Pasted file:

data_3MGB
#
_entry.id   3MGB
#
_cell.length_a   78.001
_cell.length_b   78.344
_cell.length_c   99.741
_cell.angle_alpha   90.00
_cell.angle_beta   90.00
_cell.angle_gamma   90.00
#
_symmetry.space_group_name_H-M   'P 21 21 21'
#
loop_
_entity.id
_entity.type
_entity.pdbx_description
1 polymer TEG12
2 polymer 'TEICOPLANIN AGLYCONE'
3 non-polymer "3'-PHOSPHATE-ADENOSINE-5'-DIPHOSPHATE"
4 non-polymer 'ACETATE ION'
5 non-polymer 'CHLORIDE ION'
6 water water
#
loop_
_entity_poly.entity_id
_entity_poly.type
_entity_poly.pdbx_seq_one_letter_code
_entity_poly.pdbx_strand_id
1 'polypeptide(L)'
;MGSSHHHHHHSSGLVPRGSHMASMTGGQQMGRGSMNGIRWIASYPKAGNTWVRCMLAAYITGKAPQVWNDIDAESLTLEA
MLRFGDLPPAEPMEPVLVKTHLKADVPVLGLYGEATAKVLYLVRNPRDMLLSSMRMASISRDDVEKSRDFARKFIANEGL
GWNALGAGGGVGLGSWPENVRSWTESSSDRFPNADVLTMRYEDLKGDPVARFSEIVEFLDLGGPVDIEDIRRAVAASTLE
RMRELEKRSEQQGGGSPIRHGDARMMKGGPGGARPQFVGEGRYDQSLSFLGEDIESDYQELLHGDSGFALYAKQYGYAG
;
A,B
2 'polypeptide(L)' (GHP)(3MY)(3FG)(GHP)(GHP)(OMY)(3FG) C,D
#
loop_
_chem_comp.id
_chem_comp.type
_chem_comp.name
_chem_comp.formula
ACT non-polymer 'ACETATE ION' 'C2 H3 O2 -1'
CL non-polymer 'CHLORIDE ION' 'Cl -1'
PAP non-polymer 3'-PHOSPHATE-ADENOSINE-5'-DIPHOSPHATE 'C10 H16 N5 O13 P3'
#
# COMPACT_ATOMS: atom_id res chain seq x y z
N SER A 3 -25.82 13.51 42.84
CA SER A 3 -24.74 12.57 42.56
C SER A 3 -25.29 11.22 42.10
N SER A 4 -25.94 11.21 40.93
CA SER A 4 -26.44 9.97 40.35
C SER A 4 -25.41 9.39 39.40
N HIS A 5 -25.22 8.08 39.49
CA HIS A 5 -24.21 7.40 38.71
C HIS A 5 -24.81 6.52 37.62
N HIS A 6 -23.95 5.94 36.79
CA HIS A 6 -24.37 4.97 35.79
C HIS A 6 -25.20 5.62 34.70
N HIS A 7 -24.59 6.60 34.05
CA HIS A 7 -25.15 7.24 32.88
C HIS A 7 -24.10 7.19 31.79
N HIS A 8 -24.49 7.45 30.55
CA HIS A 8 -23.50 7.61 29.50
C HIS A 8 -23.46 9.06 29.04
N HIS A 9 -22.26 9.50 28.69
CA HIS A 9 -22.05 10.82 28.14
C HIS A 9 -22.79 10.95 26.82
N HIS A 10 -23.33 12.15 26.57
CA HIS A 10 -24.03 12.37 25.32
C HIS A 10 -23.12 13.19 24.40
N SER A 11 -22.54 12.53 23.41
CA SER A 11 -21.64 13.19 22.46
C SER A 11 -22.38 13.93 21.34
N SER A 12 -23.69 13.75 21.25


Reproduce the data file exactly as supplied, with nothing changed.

data_3MGB
#
_entry.id   3MGB
#
_cell.length_a   78.001
_cell.length_b   78.344
_cell.length_c   99.741
_cell.angle_alpha   90.00
_cell.angle_beta   90.00
_cell.angle_gamma   90.00
#
_symmetry.space_group_name_H-M   'P 21 21 21'
#
loop_
_entity.id
_entity.type
_entity.pdbx_description
1 polymer TEG12
2 polymer 'TEICOPLANIN AGLYCONE'
3 non-polymer "3'-PHOSPHATE-ADENOSINE-5'-DIPHOSPHATE"
4 non-polymer 'ACETATE ION'
5 non-polymer 'CHLORIDE ION'
6 water water
#
loop_
_entity_poly.entity_id
_entity_poly.type
_entity_poly.pdbx_seq_one_letter_code
_entity_poly.pdbx_strand_id
1 'polypeptide(L)'
;MGSSHHHHHHSSGLVPRGSHMASMTGGQQMGRGSMNGIRWIASYPKAGNTWVRCMLAAYITGKAPQVWNDIDAESLTLEA
MLRFGDLPPAEPMEPVLVKTHLKADVPVLGLYGEATAKVLYLVRNPRDMLLSSMRMASISRDDVEKSRDFARKFIANEGL
GWNALGAGGGVGLGSWPENVRSWTESSSDRFPNADVLTMRYEDLKGDPVARFSEIVEFLDLGGPVDIEDIRRAVAASTLE
RMRELEKRSEQQGGGSPIRHGDARMMKGGPGGARPQFVGEGRYDQSLSFLGEDIESDYQELLHGDSGFALYAKQYGYAG
;
A,B
2 'polypeptide(L)' (GHP)(3MY)(3FG)(GHP)(GHP)(OMY)(3FG) C,D
#
loop_
_chem_comp.id
_chem_comp.type
_chem_comp.name
_chem_comp.formula
ACT non-polymer 'ACETATE ION' 'C2 H3 O2 -1'
CL non-polymer 'CHLORIDE ION' 'Cl -1'
PAP non-polymer 3'-PHOSPHATE-ADENOSINE-5'-DIPHOSPHATE 'C10 H16 N5 O13 P3'
#
# COMPACT_ATOMS: atom_id res chain seq x y z
N SER A 3 -25.82 13.51 42.84
CA SER A 3 -24.74 12.57 42.56
C SER A 3 -25.29 11.22 42.10
N SER A 4 -25.94 11.21 40.93
CA SER A 4 -26.44 9.97 40.35
C SER A 4 -25.41 9.39 39.40
N HIS A 5 -25.22 8.08 39.49
CA HIS A 5 -24.21 7.40 38.71
C HIS A 5 -24.81 6.52 37.62
N HIS A 6 -23.95 5.94 36.79
CA HIS A 6 -24.37 4.97 35.79
C HIS A 6 -25.20 5.62 34.70
N HIS A 7 -24.59 6.60 34.05
CA HIS A 7 -25.15 7.24 32.88
C HIS A 7 -24.10 7.19 31.79
N HIS A 8 -24.49 7.45 30.55
CA HIS A 8 -23.50 7.61 29.50
C HIS A 8 -23.46 9.06 29.04
N HIS A 9 -22.26 9.50 28.69
CA HIS A 9 -22.05 10.82 28.14
C HIS A 9 -22.79 10.95 26.82
N HIS A 10 -23.33 12.15 26.57
CA HIS A 10 -24.03 12.37 25.32
C HIS A 10 -23.12 13.19 24.40
N SER A 11 -22.54 12.53 23.41
CA SER A 11 -21.64 13.19 22.46
C SER A 11 -22.38 13.93 21.34
N SER A 12 -23.69 13.75 21.25